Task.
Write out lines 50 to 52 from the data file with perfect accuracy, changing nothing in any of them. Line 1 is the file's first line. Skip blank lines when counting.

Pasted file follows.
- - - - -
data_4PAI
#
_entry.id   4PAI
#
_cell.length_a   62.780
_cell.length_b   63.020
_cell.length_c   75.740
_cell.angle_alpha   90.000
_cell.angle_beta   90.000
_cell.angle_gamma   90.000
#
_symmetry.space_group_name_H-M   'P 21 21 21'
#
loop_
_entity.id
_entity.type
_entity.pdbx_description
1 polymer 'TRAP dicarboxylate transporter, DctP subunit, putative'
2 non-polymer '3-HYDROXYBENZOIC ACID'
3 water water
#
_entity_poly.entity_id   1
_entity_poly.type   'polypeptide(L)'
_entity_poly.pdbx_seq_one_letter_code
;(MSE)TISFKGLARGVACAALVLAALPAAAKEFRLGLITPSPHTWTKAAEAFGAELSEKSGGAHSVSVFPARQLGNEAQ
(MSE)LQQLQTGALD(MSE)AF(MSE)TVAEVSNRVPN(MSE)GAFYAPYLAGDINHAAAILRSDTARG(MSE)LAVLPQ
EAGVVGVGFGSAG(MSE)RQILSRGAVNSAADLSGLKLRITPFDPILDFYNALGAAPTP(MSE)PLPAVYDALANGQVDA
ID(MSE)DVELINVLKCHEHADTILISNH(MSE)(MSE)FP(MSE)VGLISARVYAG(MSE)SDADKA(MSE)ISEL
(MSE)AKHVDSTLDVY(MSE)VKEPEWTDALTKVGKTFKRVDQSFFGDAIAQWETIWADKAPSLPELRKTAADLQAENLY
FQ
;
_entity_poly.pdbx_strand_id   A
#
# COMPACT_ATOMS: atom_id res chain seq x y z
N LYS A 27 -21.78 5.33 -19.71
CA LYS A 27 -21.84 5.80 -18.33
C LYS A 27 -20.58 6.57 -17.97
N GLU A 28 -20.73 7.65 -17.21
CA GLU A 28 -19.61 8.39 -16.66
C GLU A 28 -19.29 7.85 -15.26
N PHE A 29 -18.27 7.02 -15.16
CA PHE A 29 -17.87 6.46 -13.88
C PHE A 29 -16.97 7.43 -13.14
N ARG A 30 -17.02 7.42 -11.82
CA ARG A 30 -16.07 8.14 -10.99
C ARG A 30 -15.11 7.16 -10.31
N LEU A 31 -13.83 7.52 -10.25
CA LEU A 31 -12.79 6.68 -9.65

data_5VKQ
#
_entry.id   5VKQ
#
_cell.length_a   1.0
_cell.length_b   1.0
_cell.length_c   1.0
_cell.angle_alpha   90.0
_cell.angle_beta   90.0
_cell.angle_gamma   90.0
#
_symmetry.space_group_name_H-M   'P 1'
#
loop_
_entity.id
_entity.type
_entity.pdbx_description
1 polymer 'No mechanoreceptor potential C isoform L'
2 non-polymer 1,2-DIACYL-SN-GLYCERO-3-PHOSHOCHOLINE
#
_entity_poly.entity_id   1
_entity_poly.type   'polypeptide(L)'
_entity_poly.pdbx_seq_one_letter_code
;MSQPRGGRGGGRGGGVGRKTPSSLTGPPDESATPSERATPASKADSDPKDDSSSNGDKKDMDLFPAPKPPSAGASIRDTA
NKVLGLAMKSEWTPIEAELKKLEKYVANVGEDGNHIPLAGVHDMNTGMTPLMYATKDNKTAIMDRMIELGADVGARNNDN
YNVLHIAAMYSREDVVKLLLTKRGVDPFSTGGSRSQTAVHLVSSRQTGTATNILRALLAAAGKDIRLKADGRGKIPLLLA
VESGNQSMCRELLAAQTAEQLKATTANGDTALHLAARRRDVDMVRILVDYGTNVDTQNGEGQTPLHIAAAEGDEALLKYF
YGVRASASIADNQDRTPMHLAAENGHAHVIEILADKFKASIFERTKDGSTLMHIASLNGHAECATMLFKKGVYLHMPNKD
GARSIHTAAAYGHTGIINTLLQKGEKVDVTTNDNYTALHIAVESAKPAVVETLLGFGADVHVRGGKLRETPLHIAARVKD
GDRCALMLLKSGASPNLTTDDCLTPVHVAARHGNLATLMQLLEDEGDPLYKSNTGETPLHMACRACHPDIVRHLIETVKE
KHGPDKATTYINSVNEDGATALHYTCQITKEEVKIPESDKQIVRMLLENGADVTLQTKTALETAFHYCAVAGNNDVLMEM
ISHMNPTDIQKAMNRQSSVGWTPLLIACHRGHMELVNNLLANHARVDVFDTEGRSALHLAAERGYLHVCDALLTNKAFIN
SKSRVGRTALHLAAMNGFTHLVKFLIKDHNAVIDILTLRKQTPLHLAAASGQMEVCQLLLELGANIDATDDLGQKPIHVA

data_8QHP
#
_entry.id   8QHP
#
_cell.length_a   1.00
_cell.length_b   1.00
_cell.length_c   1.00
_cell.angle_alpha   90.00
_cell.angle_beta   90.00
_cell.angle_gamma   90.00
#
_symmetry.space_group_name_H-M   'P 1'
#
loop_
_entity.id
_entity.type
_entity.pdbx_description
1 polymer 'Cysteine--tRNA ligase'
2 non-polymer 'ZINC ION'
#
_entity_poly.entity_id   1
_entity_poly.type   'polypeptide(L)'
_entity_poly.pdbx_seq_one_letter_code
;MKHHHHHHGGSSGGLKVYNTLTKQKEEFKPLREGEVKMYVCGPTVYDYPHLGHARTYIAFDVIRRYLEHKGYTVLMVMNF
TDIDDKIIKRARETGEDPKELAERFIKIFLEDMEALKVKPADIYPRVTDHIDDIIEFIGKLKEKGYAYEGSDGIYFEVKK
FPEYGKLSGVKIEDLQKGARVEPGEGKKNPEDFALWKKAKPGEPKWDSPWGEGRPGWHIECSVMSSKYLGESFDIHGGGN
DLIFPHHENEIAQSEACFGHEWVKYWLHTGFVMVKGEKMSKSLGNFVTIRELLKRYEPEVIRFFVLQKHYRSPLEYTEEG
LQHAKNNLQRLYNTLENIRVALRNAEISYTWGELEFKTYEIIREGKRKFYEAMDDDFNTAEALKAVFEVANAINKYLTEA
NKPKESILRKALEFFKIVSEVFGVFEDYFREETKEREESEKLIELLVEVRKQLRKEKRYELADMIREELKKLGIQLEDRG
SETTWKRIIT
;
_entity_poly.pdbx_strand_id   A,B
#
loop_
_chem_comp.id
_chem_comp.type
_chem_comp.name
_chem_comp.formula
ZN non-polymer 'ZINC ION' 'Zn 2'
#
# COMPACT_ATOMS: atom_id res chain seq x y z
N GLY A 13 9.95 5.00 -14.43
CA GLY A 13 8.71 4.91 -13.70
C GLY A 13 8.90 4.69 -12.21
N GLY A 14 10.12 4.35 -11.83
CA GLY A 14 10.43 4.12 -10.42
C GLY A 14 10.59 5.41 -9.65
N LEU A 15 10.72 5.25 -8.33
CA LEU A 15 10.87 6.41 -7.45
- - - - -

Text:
#
_entry.id   5VKQ
#